A federal bankruptcy judge approved the NBA’s one-season agreement with Bally Sports at a court hearing today, and a similar deal with the NHL is expected as early as Friday. However, objection motions by MLB and Sinclair Broadcast Group threaten to derail the whole process that aims to keep baseball, basketball, and hockey games on Bally Sports through the end of the next baseball season.
“I get it that may blow up the entire cooperation agreement, but that’s the way the parties have set it up,” Judge Chris Lopez said toward the end of a two-hour and seven-minute hearing, on his possibly agreeing to MLB and Sinclair’s positions. The cooperation agreement is a deal between Diamond Sports Group (which operates the 19 regional sports channels under the Bally Sports brand) and its creditors as a step toward exiting Chapter 11, and through which the NBA deal was agreed.
But Sinclair, the parent company of DSG, filed a motion on the eve of the hearing saying it will be owed a quarter of a billion dollars in management fees by the end of the 2024 baseball season, and the cooperation agreement makes no account for this. Meanwhile, MLB continues to push DSG to make a decision about the media contracts for the 11 baseball teams aired on the RSNs.
While DSG’s lawyers told the court that of these 11 teams, only two had been identified to have their deals renegotiated for the 2024 season, meaning it would keep the rest as is, a lawyer for MLB said the league would be sending its own proposal to DSG shortly.
“There are three leagues, the NHL, the NBA, and Major League Baseball,” said MLB’s lawyer, James Bromley. “There is a deal with the NBA. And that’s great. We’ve been hearing that one might be coming for quite a while and there is not one yet with the NHL. We understand it’s on its way, but we have not seen it. And there is no deal with Major League Baseball. And there are a number of issues that need to be addressed.”
A lawyer for the Texas Rangers, which would appear to be one of the two teams balking at DSG’s terms, said “The statements that have been made say that the 2024 baseball season is going to be telecast and the full rights, the agreements are going to be honored. And that sounds great. But we need more than that. We need to have comfort that what’s going to happen here is that we get all the way through the 2024 season.”
Whether “full rights” are on the table seems remote. The deal DSG cut with the NBA–and likely with the NHL–trades rights fee cuts for returning the media rights to the leagues after the current season.
Judge Lopez tentatively planned a December 8 hearing to hear the MLB and Sinclair objections. However, the NBA deal expires later this month, and the NHL pact the DSG lawyers described as similar may as well.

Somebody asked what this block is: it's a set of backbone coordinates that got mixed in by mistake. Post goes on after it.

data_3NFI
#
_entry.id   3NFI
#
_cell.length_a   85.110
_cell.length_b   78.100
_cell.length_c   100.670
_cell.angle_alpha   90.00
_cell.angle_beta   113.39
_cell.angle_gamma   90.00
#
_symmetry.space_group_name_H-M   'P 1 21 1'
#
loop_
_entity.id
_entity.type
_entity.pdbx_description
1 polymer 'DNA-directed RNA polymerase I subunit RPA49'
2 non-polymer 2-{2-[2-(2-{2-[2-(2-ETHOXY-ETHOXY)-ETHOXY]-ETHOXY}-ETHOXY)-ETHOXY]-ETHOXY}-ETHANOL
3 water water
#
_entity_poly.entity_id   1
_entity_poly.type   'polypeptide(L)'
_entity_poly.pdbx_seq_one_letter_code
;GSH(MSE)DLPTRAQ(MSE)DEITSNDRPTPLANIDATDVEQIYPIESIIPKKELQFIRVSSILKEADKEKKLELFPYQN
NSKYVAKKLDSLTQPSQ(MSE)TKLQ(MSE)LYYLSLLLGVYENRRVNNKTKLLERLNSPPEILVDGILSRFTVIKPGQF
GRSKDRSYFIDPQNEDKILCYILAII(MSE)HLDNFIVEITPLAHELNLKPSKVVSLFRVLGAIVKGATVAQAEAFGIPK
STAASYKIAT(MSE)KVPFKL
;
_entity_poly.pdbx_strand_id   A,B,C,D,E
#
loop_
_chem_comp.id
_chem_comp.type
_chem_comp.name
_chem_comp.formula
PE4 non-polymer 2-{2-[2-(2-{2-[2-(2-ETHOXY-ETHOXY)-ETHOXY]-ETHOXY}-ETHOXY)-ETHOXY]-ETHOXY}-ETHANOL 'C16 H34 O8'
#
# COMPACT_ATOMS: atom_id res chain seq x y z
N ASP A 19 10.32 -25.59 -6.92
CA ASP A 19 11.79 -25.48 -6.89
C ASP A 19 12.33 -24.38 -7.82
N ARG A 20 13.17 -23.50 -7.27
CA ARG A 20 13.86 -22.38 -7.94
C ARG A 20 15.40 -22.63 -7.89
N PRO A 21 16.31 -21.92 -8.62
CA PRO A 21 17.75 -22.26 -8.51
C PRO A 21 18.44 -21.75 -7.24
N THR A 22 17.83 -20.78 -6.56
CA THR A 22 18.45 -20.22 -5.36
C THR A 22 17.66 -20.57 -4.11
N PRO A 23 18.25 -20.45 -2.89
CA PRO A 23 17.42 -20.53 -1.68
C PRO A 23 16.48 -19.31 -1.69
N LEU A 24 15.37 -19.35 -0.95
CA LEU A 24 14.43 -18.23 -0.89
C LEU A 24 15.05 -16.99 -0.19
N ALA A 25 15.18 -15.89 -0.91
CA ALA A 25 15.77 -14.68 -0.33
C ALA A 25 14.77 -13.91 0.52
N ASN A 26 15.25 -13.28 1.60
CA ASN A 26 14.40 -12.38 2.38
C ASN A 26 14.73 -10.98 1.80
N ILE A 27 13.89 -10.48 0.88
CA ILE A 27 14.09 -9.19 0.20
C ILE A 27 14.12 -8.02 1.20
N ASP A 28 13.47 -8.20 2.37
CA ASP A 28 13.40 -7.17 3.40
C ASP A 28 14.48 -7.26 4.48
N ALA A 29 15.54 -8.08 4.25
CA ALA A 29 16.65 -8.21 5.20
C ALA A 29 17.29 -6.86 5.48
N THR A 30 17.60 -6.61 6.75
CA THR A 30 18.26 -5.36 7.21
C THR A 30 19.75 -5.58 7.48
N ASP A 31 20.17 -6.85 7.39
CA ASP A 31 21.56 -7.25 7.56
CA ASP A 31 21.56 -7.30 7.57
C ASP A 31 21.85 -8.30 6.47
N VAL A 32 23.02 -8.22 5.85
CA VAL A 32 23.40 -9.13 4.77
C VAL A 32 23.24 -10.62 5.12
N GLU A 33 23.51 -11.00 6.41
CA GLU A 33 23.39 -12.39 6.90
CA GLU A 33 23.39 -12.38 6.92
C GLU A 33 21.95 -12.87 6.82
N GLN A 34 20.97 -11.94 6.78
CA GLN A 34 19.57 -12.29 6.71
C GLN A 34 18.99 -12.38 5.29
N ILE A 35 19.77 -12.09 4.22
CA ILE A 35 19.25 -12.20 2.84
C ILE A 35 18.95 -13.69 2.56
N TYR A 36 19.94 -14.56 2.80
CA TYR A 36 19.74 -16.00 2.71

“There is a November 30 deadline in the NBA agreement, so we are on the clock to meet that milestone to achieve effectiveness of the cooperation agreement by November 30,” a lawyer for DSG said.
Sinclair’s outside counsel, David Seligman, blasted DSG for structuring the NBA agreement like this, saying “They have effectively put a gun to their head in this cooperation agreement…So they’ve effectively created this condition where they’re putting your honor in the hot seat, if you don’t deny both these motions (Sinclair’s and MLB’s), their whole cooperation agreements falls apart. Now, I think that that’s completely inappropriate.”
Later when the gun analogy was brought up again, Judge Lopez was uncomfortable, saying, “There’s a lot of gun talk, I just want to be sensitive to all that stuff there. And I got it.”
Diamond Sports filed for Chapter 11 in March, reeling from cord-cutting and the enormous debt incurred by Sincair in buying the RSNs in 2019. DSG is also suing Sinclair for more than $1 billion arguing the parent company used its subsidiary as a piggy bank.
“And as Sinclair saw industry headwinds develop, rather than support Diamond, Sinclair didn’t just sap it dry, it sacked its subsidiary shamelessly, pillaging it for a billion and a half dollars in a year and a half,” a DSG lawyer said, “burning every other stakeholder here today, and many, many others.”
The two parties have been in mediation, but they are at loggerheads over what that dispute resolution should cover. Diamond wants it to address the subject of Sinclair’s motion, management fees. Sinclair provides back-office support for HR, office leases, insurance, and many other areas. But Sinclair wants the mediation to also address the litigation, something DSG opposes. They are next scheduled to sit down on December 7.
Sinclair’s lawyer described today as a “sad” day for DSG because it effectively means once the 2024 MLB season, it will liquidate. DSG pointed out that nothing is set in stone and alternatives could emerge, and lambasted Seligman for his “crocodile tears.”
But Seligman, who spoke for over 20 minutes, said the end of the RSNs, which televise around 37 MLB, NHL, and NBA teams, is near.
“To Sinclair folks who originally acquired Diamond, they’re kind of bummed, they’re bummed that this business that they put in a billion and a half of equity value in, is now going to be shut down,” he said. “There’s going to be people losing their jobs…Diamond’s business is going to go away.”